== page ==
General Information

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Final E500

The new model in the E-series which delivers the most neutral sound among the series.

The perfect neutral sound signature of the E500 is not only suitable for music lovers who enjoy relaxing neutral sounding, the extreme accuracy in sound localization is also working seamlessly with games that need high requirement of sound source positioning such as FPS and VR games.

General Information
Brand:
final
Country: Japan
Series: E series
Model Name: E500
Price: Around USD25
Official Website: To be added
Intro / Q&A thread in Head-Fi: To be added
Purchase Link: [Hifiheadphones] [Drop] [Amazon UK]

Specification
Drivers:
6.4mm dynamic driver x1
Housing Material: ABS
Cable: OFC 3.5mm/1.2m
Sensitivity: 98 dB/mW
Impedance: 16 Ohm
Weight: 15g (Both side including cable)

Accessories
Final Type E Black Ear tips (5 sizes)

Review
English

Stuff - [Review]

Latest reviews

jwbrent

Headphoneus Supremus
Pros: Really nice performance for the low cost, supremely comfortable fit, the inclusion of a full set of final E series tips makes this a huge bargain
Cons: For $21, none
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Introduction

In 1994, Grado Labs introduced the SR-60 headphone for $69 thereby changing the public's perception of headphone sound at a modest price. It was a huge success (I should know, my store sold many hundreds of them). Customers were amazed by the clear sound, and it didn't take any salesmanship to encourage them to make a purchase.

Fast forward 26 years and I predict final's introduction of the E500 will accomplish a similar fate. I'm getting ahead of myself, but this modest looking IEM is a paradigm shift: I was completely surprised at the quality of its music reproduction, a neutral tonality throughout the entire frequency range with a soundstage that impresses given the $21 price on Drop.

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Performance

I purchased the E500 for this review, and I primarily used my iPhone SE as my source playing lossless music. Following final's guidance, I burned in the E500 for 100 hours before I did any critical listening. No EQ was used in my sessions.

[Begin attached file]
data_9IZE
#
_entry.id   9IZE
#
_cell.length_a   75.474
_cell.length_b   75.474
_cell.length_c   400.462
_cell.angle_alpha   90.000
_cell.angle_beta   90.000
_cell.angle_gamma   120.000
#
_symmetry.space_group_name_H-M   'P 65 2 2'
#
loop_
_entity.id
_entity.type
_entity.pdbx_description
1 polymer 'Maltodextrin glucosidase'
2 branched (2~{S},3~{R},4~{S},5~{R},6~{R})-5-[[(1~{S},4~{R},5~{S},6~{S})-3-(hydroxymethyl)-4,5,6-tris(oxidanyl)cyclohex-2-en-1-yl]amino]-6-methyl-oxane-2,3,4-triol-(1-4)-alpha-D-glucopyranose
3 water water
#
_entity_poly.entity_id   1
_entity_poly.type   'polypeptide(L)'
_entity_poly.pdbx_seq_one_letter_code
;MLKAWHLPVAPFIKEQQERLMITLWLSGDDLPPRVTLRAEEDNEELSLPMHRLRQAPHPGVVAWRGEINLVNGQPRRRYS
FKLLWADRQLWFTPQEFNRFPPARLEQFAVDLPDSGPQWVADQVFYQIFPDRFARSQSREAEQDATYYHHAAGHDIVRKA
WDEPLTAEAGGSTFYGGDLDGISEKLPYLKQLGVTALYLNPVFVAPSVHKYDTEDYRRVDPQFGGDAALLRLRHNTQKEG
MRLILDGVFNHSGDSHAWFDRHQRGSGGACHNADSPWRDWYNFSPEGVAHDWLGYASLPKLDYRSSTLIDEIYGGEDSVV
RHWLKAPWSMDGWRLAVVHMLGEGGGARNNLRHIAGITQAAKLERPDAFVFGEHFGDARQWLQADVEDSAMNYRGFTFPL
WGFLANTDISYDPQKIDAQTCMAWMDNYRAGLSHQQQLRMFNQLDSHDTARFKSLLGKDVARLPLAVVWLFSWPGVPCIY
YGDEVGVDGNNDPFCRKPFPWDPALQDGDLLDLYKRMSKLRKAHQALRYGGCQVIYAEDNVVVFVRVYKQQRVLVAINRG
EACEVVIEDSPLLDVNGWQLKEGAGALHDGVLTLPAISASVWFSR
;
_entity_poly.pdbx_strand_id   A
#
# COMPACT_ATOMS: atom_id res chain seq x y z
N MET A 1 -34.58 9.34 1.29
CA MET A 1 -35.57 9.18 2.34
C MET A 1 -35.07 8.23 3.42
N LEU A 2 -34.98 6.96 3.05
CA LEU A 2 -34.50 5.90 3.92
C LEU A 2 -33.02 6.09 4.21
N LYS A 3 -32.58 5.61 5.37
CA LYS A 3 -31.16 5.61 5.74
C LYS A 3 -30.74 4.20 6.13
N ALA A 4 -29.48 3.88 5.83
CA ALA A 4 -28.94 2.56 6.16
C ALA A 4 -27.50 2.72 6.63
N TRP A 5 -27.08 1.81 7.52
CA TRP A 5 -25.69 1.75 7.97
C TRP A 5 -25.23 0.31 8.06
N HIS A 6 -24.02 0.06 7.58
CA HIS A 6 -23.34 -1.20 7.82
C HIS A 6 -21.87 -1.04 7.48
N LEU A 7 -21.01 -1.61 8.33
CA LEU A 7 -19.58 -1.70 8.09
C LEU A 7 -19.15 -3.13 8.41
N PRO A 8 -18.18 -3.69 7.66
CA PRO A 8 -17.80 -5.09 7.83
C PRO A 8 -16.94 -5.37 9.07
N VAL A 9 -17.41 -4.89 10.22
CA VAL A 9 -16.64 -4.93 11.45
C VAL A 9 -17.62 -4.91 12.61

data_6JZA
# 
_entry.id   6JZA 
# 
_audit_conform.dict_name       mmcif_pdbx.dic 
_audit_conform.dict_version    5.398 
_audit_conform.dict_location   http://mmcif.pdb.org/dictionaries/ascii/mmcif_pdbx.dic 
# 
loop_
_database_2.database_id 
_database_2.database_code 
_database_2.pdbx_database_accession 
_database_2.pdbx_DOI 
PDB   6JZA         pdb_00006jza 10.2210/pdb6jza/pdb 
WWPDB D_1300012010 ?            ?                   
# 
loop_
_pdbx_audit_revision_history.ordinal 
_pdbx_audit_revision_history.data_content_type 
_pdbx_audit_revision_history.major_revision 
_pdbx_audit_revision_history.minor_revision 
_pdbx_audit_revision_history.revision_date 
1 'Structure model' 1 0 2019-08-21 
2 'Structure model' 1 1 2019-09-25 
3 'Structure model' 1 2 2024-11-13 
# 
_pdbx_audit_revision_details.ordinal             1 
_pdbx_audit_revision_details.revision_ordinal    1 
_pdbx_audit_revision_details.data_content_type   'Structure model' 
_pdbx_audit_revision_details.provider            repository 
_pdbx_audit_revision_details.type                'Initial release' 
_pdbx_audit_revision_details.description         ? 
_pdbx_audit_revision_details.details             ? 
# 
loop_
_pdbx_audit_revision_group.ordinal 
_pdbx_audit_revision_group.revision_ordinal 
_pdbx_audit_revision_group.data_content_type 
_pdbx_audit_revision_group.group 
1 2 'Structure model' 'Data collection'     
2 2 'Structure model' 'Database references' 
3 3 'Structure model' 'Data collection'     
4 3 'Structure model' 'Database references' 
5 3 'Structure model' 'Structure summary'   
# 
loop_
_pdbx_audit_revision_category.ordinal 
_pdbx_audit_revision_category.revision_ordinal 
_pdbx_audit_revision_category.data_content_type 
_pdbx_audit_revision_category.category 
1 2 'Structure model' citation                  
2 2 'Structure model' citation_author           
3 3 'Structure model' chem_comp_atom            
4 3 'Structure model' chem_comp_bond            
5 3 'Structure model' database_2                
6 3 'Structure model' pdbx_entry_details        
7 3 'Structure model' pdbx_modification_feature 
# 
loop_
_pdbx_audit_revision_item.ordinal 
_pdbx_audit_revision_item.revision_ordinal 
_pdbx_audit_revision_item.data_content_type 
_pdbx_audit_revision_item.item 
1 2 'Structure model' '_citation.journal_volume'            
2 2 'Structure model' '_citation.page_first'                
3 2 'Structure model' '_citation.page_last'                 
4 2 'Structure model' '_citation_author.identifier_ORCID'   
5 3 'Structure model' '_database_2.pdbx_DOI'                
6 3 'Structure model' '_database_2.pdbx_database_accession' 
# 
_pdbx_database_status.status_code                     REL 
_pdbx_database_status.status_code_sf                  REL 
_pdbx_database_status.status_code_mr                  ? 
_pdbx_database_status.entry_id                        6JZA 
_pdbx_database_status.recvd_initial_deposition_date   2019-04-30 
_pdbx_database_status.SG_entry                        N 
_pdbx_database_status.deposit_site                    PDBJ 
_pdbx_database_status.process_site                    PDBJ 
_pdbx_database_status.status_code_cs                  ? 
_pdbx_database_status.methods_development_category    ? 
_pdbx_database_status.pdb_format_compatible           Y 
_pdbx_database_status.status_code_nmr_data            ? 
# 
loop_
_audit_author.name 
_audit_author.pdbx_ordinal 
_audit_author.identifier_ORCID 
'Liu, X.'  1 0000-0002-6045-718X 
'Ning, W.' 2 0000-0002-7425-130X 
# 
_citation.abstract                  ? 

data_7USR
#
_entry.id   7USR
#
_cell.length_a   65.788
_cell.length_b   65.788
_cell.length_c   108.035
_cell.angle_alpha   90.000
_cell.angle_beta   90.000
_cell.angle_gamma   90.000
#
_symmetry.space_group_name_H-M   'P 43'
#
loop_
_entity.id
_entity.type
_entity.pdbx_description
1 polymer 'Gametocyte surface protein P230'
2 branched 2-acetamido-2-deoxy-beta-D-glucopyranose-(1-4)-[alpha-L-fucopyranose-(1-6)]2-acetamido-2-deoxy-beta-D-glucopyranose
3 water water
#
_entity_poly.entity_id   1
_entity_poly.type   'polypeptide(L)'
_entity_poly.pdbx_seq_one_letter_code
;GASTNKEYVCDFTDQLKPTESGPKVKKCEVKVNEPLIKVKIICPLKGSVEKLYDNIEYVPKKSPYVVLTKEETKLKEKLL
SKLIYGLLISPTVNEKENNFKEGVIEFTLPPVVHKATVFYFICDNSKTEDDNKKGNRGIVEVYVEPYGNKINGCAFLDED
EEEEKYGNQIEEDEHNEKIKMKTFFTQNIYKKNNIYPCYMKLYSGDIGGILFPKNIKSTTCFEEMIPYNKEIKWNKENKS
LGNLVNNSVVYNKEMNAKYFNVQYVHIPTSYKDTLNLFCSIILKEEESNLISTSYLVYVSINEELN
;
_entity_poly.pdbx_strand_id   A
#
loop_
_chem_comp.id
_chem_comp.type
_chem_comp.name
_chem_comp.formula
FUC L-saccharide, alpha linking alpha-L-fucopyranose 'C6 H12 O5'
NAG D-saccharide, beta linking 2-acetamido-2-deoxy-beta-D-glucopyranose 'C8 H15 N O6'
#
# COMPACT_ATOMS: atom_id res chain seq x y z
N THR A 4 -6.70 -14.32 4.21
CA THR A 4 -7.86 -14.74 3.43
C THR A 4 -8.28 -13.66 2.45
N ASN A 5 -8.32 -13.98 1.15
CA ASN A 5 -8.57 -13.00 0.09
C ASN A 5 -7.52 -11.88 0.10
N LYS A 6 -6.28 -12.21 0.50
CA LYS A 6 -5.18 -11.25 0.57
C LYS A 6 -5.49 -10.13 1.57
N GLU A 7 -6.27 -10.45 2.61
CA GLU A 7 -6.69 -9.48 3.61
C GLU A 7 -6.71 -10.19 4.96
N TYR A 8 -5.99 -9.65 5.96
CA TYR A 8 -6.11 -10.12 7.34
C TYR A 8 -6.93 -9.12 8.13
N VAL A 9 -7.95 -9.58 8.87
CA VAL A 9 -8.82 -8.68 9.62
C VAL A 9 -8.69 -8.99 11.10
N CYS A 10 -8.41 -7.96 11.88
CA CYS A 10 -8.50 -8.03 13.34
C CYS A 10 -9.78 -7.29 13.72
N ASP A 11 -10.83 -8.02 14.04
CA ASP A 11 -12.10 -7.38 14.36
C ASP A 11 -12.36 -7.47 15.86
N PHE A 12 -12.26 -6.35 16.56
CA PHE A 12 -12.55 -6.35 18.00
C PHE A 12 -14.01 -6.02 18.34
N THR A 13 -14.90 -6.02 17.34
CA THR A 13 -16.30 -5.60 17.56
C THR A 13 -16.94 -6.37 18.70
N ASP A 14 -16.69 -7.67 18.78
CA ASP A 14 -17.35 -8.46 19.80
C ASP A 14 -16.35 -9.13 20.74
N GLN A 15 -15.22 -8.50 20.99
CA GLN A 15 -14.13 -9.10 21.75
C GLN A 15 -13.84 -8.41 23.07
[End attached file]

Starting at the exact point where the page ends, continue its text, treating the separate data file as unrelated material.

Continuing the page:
The E500 uses a 6.4mm dynamic driver housed in an ABS casing. Final's intent with this new model was to address the growing VR and gaming industry's need for earphones that are designed specifically to reproduce the spatial elements innate in the play experience. Additionally, binaural recordings are gaining popularity on YouTube and elsewhere, so the E500 with its relatively flat response is well suited to show off how engaging these recordings can be.

Although the emphasis in design is for enhanced spatial reproduction, the E500 does a fabulous job in reproducing music, and other than listening to it while playing on my Nintendo Switch, my focus, as always, was listening to music.

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This is an earphone that works well with most music genres due to its neutral reproduction, there are no extremes in its response that I can hear. The mid-bass performance is surprisingly good although I don't hear much in the sub-bass (<60Hz) spectrum, but I have often found myself smiling on the E500's overall low frequency fullness.

The midrange is very clean with no bass bleed to detract from vocalists and instrument fundamentals. The upper-mids/lower-trebles have no hint of sibilance, so the E500 is very good for long listening sessions which I like a lot. The trebles are a tad soft, to my ears, but given the extremely affordable price, easily forgiven. Still, there is some sparkle to the upper frequencies in recordings that emphasize this range.